When Senator Arlen Specter became a Democrat today, he did a lot more than bring the democrats to within one seat of a filibuster proof Senate. It is expected that when the Franken/Coleman bout up in Minnesota finally sorts itself out, Democrat Al Franken will come out victorious. And that’ll do it. No more flipping through phonebooks to kill time, the Senate will be filibuster proof, at least for now.

If and when Franken finally takes the title, the Democrats will have achieved something that was drastically needed in Washington and in state, city and local governments, all politics and political parties aside. A wake up call.

The flipping of power from one political party to another happens every few years. It’s nothing new. One party falters; the other rises. This time around, however, something far more significant is brewing. The power shift reflects the voters’ real, concrete, dire need for a changing of the tides. The power shift alone does not necessarily represent a shifting to the left for our country, although the President’s policies and legislative measures have leaned that way, some would even say they brutally thrust their way to the far left of the political spectrum. Instead, the power shift reveals our desperate last ditch effort to muster up something new to bring us out of our lackluster domestic turmoil and international disarray.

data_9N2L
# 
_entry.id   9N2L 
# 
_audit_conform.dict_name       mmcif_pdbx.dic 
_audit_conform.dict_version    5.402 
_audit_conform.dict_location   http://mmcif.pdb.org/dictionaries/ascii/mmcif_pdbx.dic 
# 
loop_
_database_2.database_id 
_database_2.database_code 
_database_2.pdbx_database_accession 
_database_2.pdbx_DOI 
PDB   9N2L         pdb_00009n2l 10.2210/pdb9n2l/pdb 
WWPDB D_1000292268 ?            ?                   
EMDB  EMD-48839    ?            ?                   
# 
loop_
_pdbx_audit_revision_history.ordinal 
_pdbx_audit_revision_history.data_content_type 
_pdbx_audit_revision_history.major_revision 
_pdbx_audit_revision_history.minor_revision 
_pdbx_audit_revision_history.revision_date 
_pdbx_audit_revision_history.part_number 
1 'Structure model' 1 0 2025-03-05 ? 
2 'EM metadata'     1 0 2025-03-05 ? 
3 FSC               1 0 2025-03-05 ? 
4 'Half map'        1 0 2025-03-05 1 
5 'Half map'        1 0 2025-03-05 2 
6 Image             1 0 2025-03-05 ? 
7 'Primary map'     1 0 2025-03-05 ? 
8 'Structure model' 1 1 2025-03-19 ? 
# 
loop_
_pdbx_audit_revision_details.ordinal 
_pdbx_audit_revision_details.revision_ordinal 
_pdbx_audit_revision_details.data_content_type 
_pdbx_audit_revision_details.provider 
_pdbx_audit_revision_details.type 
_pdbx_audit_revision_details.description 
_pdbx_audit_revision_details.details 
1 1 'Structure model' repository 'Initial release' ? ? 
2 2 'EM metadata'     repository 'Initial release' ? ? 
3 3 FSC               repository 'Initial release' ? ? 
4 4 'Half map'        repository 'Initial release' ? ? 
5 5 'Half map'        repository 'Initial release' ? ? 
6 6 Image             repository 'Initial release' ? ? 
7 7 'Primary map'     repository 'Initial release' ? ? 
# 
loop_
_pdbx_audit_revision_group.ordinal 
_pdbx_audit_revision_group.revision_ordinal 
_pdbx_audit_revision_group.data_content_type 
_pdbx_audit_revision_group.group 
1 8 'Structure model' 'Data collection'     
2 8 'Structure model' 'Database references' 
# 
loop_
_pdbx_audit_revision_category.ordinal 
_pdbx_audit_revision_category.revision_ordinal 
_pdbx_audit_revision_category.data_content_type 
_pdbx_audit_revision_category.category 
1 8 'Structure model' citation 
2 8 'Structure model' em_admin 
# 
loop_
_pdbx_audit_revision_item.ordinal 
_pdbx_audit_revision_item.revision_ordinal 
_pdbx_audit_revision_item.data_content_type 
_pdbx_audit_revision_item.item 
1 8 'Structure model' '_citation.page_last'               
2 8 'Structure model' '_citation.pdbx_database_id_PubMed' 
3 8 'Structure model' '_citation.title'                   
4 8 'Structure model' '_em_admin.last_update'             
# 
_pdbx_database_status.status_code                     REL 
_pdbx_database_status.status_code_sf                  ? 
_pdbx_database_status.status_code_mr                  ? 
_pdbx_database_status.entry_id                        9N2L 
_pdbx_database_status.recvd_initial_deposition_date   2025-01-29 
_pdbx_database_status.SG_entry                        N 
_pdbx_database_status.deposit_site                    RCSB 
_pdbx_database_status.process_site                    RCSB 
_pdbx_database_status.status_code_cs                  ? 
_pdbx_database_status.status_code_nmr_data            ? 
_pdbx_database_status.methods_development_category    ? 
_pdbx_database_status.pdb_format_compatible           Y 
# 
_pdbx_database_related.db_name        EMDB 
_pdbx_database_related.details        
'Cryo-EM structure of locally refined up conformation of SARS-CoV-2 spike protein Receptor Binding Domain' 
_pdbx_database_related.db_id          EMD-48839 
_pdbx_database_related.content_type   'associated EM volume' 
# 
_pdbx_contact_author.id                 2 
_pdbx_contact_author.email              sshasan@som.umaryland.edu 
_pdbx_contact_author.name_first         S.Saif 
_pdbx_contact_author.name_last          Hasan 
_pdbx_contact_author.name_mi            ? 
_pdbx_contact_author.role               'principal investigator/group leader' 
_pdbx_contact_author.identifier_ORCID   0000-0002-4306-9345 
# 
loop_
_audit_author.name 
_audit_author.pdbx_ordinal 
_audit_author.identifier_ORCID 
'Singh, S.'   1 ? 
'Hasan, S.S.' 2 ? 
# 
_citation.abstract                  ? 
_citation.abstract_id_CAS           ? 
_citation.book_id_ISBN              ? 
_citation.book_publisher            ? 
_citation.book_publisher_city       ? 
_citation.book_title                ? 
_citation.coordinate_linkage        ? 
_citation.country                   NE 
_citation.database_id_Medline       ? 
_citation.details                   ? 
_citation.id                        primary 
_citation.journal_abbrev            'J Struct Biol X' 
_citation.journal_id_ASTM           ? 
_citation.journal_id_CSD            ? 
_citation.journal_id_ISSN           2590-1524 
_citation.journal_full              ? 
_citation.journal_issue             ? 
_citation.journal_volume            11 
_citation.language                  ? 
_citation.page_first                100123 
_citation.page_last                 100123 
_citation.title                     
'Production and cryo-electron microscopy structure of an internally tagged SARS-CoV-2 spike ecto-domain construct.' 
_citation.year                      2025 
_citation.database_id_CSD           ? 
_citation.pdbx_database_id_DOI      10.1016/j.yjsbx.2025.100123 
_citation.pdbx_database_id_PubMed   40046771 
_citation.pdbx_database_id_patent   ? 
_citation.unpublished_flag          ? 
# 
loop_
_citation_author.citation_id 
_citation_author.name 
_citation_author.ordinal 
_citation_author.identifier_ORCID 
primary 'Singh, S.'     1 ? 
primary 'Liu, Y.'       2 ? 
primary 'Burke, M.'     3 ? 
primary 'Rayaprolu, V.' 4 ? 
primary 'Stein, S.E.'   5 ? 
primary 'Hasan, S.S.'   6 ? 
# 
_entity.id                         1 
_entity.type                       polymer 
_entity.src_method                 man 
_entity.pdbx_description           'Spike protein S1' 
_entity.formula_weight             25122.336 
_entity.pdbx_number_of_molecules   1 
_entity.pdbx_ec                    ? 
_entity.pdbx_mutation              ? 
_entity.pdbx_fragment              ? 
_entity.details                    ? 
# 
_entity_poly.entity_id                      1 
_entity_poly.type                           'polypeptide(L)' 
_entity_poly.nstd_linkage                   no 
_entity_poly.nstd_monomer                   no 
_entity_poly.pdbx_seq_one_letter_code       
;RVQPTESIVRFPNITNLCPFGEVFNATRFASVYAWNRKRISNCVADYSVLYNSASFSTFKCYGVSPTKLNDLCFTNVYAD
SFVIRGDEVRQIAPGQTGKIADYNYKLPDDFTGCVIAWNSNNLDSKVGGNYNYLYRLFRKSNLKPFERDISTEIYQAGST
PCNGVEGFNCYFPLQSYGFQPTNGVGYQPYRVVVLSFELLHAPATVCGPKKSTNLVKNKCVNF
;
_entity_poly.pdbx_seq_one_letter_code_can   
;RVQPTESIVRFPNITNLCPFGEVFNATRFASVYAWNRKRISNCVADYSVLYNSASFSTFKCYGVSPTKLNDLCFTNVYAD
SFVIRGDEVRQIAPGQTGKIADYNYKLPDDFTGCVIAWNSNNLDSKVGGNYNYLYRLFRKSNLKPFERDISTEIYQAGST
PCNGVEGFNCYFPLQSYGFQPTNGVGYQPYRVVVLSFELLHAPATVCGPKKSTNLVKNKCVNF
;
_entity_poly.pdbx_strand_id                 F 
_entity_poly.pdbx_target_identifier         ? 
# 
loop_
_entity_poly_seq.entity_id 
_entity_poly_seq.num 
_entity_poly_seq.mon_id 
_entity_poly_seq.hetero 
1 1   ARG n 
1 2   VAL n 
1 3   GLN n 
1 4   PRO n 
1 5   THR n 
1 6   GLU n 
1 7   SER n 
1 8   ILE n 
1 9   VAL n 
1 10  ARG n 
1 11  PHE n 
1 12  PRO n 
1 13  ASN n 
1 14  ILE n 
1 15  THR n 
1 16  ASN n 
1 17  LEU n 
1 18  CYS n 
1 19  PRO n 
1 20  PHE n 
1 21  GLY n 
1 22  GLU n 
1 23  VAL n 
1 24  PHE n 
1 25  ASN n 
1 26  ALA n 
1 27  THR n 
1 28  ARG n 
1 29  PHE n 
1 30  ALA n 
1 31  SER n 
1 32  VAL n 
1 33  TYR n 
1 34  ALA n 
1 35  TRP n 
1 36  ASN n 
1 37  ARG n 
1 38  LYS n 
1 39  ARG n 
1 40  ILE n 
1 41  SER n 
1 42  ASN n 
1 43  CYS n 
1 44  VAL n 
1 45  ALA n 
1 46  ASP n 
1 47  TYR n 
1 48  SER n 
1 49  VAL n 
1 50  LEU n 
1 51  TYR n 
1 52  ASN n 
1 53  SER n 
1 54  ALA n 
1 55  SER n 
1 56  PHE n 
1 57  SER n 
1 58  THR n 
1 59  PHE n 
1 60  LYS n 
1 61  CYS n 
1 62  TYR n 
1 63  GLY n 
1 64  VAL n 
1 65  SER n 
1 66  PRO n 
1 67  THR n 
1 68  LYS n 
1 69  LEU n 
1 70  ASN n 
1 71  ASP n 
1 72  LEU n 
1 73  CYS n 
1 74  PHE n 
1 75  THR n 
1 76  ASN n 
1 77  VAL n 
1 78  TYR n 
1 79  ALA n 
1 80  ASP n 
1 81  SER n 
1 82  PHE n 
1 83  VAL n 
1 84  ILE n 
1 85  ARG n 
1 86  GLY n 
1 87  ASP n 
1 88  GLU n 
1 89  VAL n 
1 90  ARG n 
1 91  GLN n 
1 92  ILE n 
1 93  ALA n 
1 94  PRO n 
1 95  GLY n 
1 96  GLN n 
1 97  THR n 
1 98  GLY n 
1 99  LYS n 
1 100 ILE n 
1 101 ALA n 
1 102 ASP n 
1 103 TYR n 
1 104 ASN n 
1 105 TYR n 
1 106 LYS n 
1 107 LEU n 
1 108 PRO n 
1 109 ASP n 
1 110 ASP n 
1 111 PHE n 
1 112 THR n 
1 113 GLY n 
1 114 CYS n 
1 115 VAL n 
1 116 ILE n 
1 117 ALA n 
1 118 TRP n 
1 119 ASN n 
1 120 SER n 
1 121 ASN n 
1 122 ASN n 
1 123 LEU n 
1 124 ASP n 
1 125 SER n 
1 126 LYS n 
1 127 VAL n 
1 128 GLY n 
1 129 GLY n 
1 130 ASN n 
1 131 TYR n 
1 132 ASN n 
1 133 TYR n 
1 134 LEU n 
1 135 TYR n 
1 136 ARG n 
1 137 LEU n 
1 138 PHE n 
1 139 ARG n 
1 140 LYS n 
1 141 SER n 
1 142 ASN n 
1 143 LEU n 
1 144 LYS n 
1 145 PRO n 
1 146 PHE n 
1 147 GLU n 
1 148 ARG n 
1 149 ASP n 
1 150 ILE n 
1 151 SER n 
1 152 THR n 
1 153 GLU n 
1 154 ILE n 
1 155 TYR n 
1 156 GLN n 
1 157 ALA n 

As we enter this new era of Obama policies, the increasingly conservative Republican Party is taking it on the chin. President Obama’s policies and actions, whether or not you support them, represent a change in a tired political landscape that has long since begun to drag on the minds of the American people. Specter, a moderate Republican as a member of the GOP, found himself “more in line with the philosophy of the Democratic Party.” He also found himself staring at a difficult 2010 Pennsylvania Republican primary battle to win the party’s nomination for Senate.

When Arlen Specter announced his switch to the Democratic Party, he was essentially jumping on board with the rest of the government and the country. This is not to say that he will vote strictly on party lines, as he did not do so as a member of the Republican Party either, but with Specter, a senior member of the Senate, on their side, Democrats can chalk up the political scene of late 2008 and early 2009 as a sweeping victory. The old ways were not working. Here’s hoping this new ‘change‘ takes us somewhere special.

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